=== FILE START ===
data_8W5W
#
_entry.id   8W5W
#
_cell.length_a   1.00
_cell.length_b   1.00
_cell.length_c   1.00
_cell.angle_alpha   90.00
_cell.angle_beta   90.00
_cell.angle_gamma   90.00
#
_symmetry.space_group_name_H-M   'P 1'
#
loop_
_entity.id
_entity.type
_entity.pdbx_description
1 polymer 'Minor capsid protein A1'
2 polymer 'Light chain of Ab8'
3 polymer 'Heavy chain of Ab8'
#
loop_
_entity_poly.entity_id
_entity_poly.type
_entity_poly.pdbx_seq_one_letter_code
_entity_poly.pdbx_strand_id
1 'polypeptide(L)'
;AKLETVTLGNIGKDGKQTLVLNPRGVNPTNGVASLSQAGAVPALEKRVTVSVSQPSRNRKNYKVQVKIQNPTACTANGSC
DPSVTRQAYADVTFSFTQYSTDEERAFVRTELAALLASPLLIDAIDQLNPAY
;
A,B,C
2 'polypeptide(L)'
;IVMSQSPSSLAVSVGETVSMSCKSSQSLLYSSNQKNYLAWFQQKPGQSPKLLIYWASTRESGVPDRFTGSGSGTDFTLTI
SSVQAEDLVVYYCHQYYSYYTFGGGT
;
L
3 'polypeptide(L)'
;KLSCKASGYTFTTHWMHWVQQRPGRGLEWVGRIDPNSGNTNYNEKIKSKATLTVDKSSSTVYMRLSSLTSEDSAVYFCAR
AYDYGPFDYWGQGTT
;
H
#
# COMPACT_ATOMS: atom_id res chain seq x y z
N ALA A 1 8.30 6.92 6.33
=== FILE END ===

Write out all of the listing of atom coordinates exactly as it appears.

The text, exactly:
data_8W5W
#
_entry.id   8W5W
#
_cell.length_a   1.00
_cell.length_b   1.00
_cell.length_c   1.00
_cell.angle_alpha   90.00
_cell.angle_beta   90.00
_cell.angle_gamma   90.00
#
_symmetry.space_group_name_H-M   'P 1'
#
loop_
_entity.id
_entity.type
_entity.pdbx_description
1 polymer 'Minor capsid protein A1'
2 polymer 'Light chain of Ab8'
3 polymer 'Heavy chain of Ab8'
#
loop_
_entity_poly.entity_id
_entity_poly.type
_entity_poly.pdbx_seq_one_letter_code
_entity_poly.pdbx_strand_id
1 'polypeptide(L)'
;AKLETVTLGNIGKDGKQTLVLNPRGVNPTNGVASLSQAGAVPALEKRVTVSVSQPSRNRKNYKVQVKIQNPTACTANGSC
DPSVTRQAYADVTFSFTQYSTDEERAFVRTELAALLASPLLIDAIDQLNPAY
;
A,B,C
2 'polypeptide(L)'
;IVMSQSPSSLAVSVGETVSMSCKSSQSLLYSSNQKNYLAWFQQKPGQSPKLLIYWASTRESGVPDRFTGSGSGTDFTLTI
SSVQAEDLVVYYCHQYYSYYTFGGGT
;
L
3 'polypeptide(L)'
;KLSCKASGYTFTTHWMHWVQQRPGRGLEWVGRIDPNSGNTNYNEKIKSKATLTVDKSSSTVYMRLSSLTSEDSAVYFCAR
AYDYGPFDYWGQGTT
;
H
#
# COMPACT_ATOMS: atom_id res chain seq x y z
N ALA A 1 8.30 6.92 6.33